Gangs of Wasseypur

Gangs of wasseypur starts with violence and the theatre is filled with the explosive noise of the gunshots. The era is 1941 and the village is Wasseypur where for once the rivalry is not among Hindus and Muslims rather among Pathans and Qureshis. The looting of grains in the name of Sultana Daku by Shahid Khan(Jaideep Ahlawat) and the consequent rivalry forces him to move to Dhanbad to work in a coal mine where he is employed by Ramadhir Singh(Tigmanshu Dhulia) as his right hand man. Later Ramadhir Singh kills Shahid Khan after knowing his intentions  to snatch away the coal mines by using him as a steeping stone,from here starts the revenge saga when Shahid ’s son Sardar Khan(Manoj Bajpai) makes it his lifelong purpose to seek vengeance from Ramadhir Singh not just by killing him but slowly finishing the man. This being the main theme more and more characters are introduced and the war turns into a deadly combat with wicked conspiracies hatched on both sides. The feud between Pathans and Quereshis also grows and the families are shown to be connected by hatred and love.

Director Anurag Kashyap has made a commendable effort to turn a documentary movie into one for commercial audience by infusing moments of sly wit and humour. The film shatters the conventional formulas of film – making with its brilliant screenplay and hard hitting scenes. The songs are at perfect synchronization with the story with songs like keh ke lunga, o womaniya and hunter inserted just at the right time. The action scenes seem real  and are noteworthy.

The performances are fantastic and finely delivered. All the characters are well suited to their roles, but I particularly liked Faizal Khan (Nawazuddin Siddiqui) who presents a wonderful performance and makes an impact in the very short role. His date  with his love interest  Mohsina ( Huma Quereshi) is out-and-out hilarious and one of the best scenecs of the movie. Despite being a short and thin man and a son of a Mafia he comes out as an endearing and enigmatic character.The film has its own brand of humour portrayed in  scenes like  Sardar Khan  slapping the M.LA  in front of his father, his interaction with his wife Najma(Richa Chadda) and his lustful flirting with his mistress Durga ( Reema Sen).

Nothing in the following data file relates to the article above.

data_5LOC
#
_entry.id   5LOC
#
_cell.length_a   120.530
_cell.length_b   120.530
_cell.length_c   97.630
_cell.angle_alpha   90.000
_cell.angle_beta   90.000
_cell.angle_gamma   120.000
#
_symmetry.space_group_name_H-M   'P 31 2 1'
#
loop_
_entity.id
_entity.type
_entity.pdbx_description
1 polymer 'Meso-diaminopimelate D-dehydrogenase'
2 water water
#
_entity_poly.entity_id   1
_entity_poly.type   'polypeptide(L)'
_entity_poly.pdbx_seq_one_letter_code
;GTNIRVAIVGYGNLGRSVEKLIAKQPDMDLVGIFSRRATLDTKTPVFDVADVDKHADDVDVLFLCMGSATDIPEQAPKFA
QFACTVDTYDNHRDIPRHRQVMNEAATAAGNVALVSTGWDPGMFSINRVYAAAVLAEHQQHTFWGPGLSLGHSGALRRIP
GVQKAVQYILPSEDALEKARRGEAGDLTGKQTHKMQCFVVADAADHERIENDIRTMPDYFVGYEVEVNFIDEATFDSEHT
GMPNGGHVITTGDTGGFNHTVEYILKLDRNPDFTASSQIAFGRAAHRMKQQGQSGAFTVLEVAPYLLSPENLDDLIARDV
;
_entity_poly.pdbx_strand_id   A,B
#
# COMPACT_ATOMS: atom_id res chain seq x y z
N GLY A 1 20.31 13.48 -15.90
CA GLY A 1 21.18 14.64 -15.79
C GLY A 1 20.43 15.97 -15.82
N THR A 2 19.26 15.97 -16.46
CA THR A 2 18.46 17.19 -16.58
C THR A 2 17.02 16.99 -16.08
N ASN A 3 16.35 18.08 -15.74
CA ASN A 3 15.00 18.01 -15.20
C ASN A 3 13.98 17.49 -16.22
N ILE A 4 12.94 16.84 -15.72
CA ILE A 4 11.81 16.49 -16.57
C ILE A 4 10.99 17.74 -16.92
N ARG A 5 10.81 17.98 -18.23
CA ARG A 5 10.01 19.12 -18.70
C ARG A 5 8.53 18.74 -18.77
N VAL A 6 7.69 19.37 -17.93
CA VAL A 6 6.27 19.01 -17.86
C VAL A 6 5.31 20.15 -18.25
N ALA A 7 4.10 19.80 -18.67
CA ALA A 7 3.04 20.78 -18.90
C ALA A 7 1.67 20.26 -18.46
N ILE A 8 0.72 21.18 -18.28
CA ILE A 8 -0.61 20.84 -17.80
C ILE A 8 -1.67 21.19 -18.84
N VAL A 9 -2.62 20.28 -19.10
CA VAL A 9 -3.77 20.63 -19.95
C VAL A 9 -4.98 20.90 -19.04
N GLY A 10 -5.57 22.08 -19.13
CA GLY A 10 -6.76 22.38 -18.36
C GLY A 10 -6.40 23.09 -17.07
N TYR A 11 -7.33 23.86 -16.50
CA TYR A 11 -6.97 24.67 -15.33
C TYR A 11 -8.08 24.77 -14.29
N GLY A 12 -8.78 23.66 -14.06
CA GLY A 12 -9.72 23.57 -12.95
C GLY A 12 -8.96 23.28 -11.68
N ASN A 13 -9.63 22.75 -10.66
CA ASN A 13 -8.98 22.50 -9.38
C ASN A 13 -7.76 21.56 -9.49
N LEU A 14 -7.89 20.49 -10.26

The movie has its ups but due to its arduous length might not appeal to the average audience. The story after a time gets boring with too much violence and it seems as if the movie has come to a standstill. It’s a serious sort of movie and is not recommended for light watch to freshen up your mood and mind.The story might get too confusing as new characters are introduced till the very end and the viewer is throughly confused as to who is who.You might give it a shot if you really love gang wars and are willing to endure the 2 hour 40 min long movie filled with ruthless violence and abuses.It leaves you feeling unsatisfied and you wonder whether or not to go for the second part. If you are not comfortable with bodies being butchered mercilessly and blood shed everywhere, this movie is definitely not for you. Overall, it is a movie which might get good critic rating but will not be able to lure the audience.